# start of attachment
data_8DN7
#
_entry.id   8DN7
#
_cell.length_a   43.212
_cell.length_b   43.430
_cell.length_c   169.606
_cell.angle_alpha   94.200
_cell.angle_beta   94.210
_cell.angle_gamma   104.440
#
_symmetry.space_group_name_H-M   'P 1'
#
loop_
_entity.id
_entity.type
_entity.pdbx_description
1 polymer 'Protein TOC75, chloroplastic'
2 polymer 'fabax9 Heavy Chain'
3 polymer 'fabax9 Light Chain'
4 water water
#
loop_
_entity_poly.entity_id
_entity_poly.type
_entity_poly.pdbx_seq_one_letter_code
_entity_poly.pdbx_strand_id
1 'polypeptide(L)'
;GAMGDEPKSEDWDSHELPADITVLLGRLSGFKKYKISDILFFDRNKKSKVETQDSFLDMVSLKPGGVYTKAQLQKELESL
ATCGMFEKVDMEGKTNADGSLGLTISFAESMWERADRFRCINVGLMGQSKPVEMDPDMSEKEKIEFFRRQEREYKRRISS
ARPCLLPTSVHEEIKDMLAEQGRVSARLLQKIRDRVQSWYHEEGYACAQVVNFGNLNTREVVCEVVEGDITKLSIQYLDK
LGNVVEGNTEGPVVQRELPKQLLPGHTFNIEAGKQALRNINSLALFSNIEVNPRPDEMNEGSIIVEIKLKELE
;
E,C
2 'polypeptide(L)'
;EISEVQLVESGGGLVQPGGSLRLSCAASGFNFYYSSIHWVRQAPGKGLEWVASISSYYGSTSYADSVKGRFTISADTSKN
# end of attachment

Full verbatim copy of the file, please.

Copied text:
data_8DN7
#
_entry.id   8DN7
#
_cell.length_a   43.212
_cell.length_b   43.430
_cell.length_c   169.606
_cell.angle_alpha   94.200
_cell.angle_beta   94.210
_cell.angle_gamma   104.440
#
_symmetry.space_group_name_H-M   'P 1'
#
loop_
_entity.id
_entity.type
_entity.pdbx_description
1 polymer 'Protein TOC75, chloroplastic'
2 polymer 'fabax9 Heavy Chain'
3 polymer 'fabax9 Light Chain'
4 water water
#
loop_
_entity_poly.entity_id
_entity_poly.type
_entity_poly.pdbx_seq_one_letter_code
_entity_poly.pdbx_strand_id
1 'polypeptide(L)'
;GAMGDEPKSEDWDSHELPADITVLLGRLSGFKKYKISDILFFDRNKKSKVETQDSFLDMVSLKPGGVYTKAQLQKELESL
ATCGMFEKVDMEGKTNADGSLGLTISFAESMWERADRFRCINVGLMGQSKPVEMDPDMSEKEKIEFFRRQEREYKRRISS
ARPCLLPTSVHEEIKDMLAEQGRVSARLLQKIRDRVQSWYHEEGYACAQVVNFGNLNTREVVCEVVEGDITKLSIQYLDK
LGNVVEGNTEGPVVQRELPKQLLPGHTFNIEAGKQALRNINSLALFSNIEVNPRPDEMNEGSIIVEIKLKELE
;
E,C
2 'polypeptide(L)'
;EISEVQLVESGGGLVQPGGSLRLSCAASGFNFYYSSIHWVRQAPGKGLEWVASISSYYGSTSYADSVKGRFTISADTSKN